The first vineyards were introduced to Pico back in 1450, by Frei Gigante, a Franciscan friar who brought the first rootstocks of Verdelho, a white grape imported either from Cyprus or Madeira (there is no consensus about its origins).
Even though the biggest wine area we can nowadays find in Pico is on the west side of the island, near Madalena village, Frei Gigante first planted vineyards in the south, around his home, in a region now known as Silveiras (the name derives from the fact that Frei Gigante protected the vines with brambles – silvas in Portuguese). According to Frutuoso (1981) vines then extended to Lages (also in the south) and São Roque (north).
For José Costa, a native of Pico island and a history lover, there is no other reason for these first wine plantations than the intention to use the wine for mass – even if Verdelho grapes are white, challenging what is normally the assumption that during religious celebrations red wine is the standard. Interestingly, there is no record that points towards the fact that wine ought to be red to represent the blood of Christ.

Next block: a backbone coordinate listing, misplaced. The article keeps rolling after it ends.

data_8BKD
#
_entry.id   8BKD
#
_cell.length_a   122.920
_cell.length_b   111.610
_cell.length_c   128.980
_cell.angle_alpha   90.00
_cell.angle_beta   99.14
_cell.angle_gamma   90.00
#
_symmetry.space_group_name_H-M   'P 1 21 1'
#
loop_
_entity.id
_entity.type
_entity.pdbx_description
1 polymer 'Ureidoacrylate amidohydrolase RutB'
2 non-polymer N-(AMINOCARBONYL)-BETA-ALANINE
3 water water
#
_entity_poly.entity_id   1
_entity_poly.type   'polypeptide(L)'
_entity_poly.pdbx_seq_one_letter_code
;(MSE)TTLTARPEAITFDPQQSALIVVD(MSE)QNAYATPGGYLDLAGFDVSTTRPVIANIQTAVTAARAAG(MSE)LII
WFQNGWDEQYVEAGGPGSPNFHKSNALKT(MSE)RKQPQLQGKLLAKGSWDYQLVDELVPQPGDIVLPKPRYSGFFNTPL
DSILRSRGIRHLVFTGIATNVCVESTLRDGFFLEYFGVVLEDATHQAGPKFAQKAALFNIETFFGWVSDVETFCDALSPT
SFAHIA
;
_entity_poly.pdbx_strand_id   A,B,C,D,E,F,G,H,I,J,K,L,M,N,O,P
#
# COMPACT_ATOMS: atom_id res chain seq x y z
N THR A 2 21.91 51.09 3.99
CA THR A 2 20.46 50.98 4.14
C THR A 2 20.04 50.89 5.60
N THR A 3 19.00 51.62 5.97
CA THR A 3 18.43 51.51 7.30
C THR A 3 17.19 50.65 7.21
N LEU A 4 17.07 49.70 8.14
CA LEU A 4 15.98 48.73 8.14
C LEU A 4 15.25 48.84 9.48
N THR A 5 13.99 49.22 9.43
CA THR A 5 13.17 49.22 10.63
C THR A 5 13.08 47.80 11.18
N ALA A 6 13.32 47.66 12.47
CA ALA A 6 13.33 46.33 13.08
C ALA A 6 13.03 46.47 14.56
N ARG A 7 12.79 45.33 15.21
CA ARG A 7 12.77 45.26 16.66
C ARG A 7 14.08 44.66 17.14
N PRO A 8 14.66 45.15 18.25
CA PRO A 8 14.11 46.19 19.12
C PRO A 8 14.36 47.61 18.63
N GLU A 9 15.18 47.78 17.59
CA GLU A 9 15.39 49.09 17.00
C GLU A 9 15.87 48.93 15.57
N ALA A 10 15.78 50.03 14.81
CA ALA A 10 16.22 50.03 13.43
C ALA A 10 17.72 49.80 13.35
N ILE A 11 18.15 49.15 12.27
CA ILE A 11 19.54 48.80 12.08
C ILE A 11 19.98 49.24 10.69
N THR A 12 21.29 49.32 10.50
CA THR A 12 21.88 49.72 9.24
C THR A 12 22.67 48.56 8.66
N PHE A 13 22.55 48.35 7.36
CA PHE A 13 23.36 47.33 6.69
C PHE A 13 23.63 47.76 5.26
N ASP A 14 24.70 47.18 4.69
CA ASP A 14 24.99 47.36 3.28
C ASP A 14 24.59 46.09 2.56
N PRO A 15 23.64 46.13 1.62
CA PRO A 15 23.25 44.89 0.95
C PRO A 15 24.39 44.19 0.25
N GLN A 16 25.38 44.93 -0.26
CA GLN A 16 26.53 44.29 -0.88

The fact that, in his article, Frutuoso does not make any reference to the western side of the island, now considered Unesco Heritage, makes us think that only after the 16th century did vines start to be planted in this area. It seems, in fact, that until then, Madalena’s surroundings remained unpopulated and uncultivated, certainly because of the harsh lava stone soil.
Ironically, this inhospitable soil would eventually be the cradle of a wine revolution that projected the Azores into the world during the 18th and 19th centuries.
A subsistence strategy
In the 16th century, Pico island was already considered the best for wine production (when compared with São Jorge, Terceira and São Miguel), both regarding quantity and quality (Medeiros, 1994).
Motivated by the geographical proximity and attracted by Pico’s wine potential, many wealthy families from Faial gradually bought lands around Madalena, with the intention to plant vines.